Alejandro Garnacho’s astonishing moment of magic inspires Manchester United’s result of the season

Manchester United’s Alejandro Garnacho scores a stunning overhead kick against Everton (AP)
Manchester United’s Alejandro Garnacho scores a stunning overhead kick against Everton (AP)

Amid Evertonian grievance, a beleaguered group delivered their best performance and result of the campaign. Sadly for Everton, that victorious side was Manchester United. And if Erik ten Hag, forced to watch on from the stands as he served a touchline ban, can point out this was his side’s fifth win in six league games, United had failed the major tests this season. In the hostility of an angry Goodison Park, a side missing eight injured players passed this one in unexpectedly impressive fashion.

Deducted 10 points, Everton were unable to claw back three but when, galvanised by a sense of injustice, they launched an onslaught, United survived it. If Ten Hag has appeared to have a revolving-doors selection policy in midfield this season, a decision to hand a first Premier League start to 18-year-old Kobbie Mainoo, who was chosen ahead of the World Cup semi-finalist Sofyan Amrabat, was justified by a goal-line clearance, and much else besides. Another welcome development for United was Luke Shaw’s first appearance since August.

And yet the greatest difference lay in attack. Ten Hag’s team had reached the last week of November with a solitary league goal from a forward. And then a trio thrust together as much by circumstances as planning all scored and, for the first time since May, United won a league game by more than one goal.

It indicated the impact both individual inspiration and an early goal can have. United had not struck in the first 15 minutes of a domestic match all season. Until they did with what will surely prove their goal of the season. The travelling fans were to sing the name of an old Evertonian and perhaps the most famous of Wayne Rooney’s 253 United goals was an overhead kick. Alejandro Garnacho’s tally currently stands at a more modest seven but his third-minute bicycle kick was arguably better still; rarely influential as a starter, the airborne Argentinian made an astonishing intervention, meeting Diogo Dalot’s deep cross with an acrobatic volley that flew past Jordan Pickford.

Everton, feeling battered by fate, may have wondered what they had done to deserve it but, on the ground where Cristiano Ronaldo scored his last Premier League goal, the United supporters customised his chorus to chant “Viva Garnacho”.

Garnacho mimicked Cristiano Ronaldo in his goal celebration (Manchester United/Getty)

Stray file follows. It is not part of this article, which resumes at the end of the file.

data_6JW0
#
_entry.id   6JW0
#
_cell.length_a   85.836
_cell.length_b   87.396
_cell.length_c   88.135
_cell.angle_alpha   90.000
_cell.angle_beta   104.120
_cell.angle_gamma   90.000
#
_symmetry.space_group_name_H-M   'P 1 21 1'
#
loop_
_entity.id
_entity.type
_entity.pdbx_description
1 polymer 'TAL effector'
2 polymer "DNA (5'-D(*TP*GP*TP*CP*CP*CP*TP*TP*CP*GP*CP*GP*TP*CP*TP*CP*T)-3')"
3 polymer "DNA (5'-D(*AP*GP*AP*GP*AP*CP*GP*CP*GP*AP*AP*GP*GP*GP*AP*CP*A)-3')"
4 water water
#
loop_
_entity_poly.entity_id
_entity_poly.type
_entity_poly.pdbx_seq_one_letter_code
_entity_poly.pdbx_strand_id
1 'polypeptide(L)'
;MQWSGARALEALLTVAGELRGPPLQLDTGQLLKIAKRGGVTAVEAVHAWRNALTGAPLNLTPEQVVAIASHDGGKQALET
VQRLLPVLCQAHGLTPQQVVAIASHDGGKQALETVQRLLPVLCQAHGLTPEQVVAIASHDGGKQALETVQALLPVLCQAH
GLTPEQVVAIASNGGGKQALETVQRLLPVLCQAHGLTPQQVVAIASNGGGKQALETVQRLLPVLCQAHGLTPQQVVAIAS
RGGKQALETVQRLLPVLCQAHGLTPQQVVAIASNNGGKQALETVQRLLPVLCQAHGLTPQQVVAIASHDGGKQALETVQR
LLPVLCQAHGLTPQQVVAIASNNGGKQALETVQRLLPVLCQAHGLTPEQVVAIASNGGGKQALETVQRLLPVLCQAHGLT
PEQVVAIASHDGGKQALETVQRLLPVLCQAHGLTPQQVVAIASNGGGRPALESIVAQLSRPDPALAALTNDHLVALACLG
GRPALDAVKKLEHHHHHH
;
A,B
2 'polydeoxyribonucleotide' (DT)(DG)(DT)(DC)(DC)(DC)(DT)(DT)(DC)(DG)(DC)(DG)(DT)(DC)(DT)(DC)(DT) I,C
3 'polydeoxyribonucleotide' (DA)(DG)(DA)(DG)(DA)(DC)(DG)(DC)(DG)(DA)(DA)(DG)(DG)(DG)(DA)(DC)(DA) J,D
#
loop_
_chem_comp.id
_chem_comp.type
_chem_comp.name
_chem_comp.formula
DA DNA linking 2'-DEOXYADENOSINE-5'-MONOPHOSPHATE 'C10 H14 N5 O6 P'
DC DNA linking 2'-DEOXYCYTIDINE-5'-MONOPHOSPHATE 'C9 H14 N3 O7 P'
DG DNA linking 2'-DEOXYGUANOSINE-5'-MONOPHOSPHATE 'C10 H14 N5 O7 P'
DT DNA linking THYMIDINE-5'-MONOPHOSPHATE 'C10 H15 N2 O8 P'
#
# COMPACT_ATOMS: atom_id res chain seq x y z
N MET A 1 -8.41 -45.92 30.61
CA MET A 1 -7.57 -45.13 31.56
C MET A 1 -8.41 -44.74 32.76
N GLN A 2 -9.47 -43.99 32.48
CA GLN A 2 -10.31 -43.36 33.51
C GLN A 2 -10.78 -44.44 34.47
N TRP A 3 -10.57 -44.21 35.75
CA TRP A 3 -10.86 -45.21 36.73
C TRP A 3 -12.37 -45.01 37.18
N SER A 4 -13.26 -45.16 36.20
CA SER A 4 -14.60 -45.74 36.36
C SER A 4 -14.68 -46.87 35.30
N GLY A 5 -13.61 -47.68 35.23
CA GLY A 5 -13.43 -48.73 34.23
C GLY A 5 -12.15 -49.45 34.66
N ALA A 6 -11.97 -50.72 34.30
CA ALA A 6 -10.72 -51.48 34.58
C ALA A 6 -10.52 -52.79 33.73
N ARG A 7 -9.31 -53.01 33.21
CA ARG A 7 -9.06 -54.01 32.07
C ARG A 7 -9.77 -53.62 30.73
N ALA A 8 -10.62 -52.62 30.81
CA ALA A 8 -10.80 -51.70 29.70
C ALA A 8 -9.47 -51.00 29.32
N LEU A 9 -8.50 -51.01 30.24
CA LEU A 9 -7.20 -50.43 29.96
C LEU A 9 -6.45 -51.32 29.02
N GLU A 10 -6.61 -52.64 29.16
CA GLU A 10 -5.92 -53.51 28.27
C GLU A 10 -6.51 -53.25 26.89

Garnacho mimicked Cristiano Ronaldo in his goal celebration (Manchester United/Getty)

The most significant of the three goals, however, may have been Marcus Rashford’s belated second of the season, almost three months since his first, ending a 12-game drought in United colours. It was gifted to him by Bruno Fernandes, the captain presenting a penalty to his teammate, but it was converted emphatically. With Rashford suspended for Wednesday’s trip to Galatasaray, United will not reap an immediate dividend but there may be hope he is spurred back into scoring form. Certainly, Rashford was bright – Garnacho almost scored a second from his cross after a swift break – and he brought verve to his duties on the right where Antony, one of the injured absentees, was not missed.

Rasmus Hojlund was another sidelined. Enter Anthony Martial, who extended a fine personal record against Everton by taking his tally to nine goals at their expense when he scored United’s third. It came after a more conventional assist from Fernandes, the captain’s slide-rule pass bringing a neat dinked finish.

Martial may have a major role in Istanbul on Wednesday. He exerted an influence on Merseyside. The second goal gave United a cushion they have rarely enjoyed this season. Speeding through, Martial went flying over Ashley Young’s challenge. Referee John Brooks, previously Goodison’s bete noire, booked the Frenchman for diving. Summoned to the monitor, Pawson reversed his decision and, before Rashford scored, chose not to give the former United captain his second caution.

Marcus Rashford scored United’s second from the penalty spot (Getty)
Marcus Rashford scored United’s second from the penalty spot (Getty)

Pawson had, though, been barracked off at the break, the Evertonians feeling the authorities conspiring against them included the referee. There were a host of new banners at Goodison Park: the home of the blues became a sea of pink placards branding the Premier League corrupt, both before kick-off and after 10 minutes – reflecting the 10-point punishment. Voices of defiance provided a soundtrack the division’s powerbrokers were unlikely to enjoy. A siege mentality has been generated. Goodison was febrile, temperatures raised further when Abdoulaye Doucoure was booked for dissent for complaining that Garnacho had escaped a caution for kicking the ball away after a foul.

Everton sought to channel it. Mainoo materialised on his own line to deny Dwight McNeil after Andre Onana had saved from Dominic Calvert-Lewin. The striker had four presentable chances in the first half alone. Doucoure sidefooted just wide. Idrissa Gueye blazed over.

It may bode well for Everton’s season that they did not give up. When three goals adrift, Vitalii Mykolenko struck the bar and Jack Harrison drew a goal-line clearance from Victor Lindelof. They amassed 22 shots without scoring.

Not for the first time, their efforts look in vain. The table shows them with four wins but just four points after a weekend when wins for Luton and Bournemouth left them further from safety. Making up those 10 points may take some time.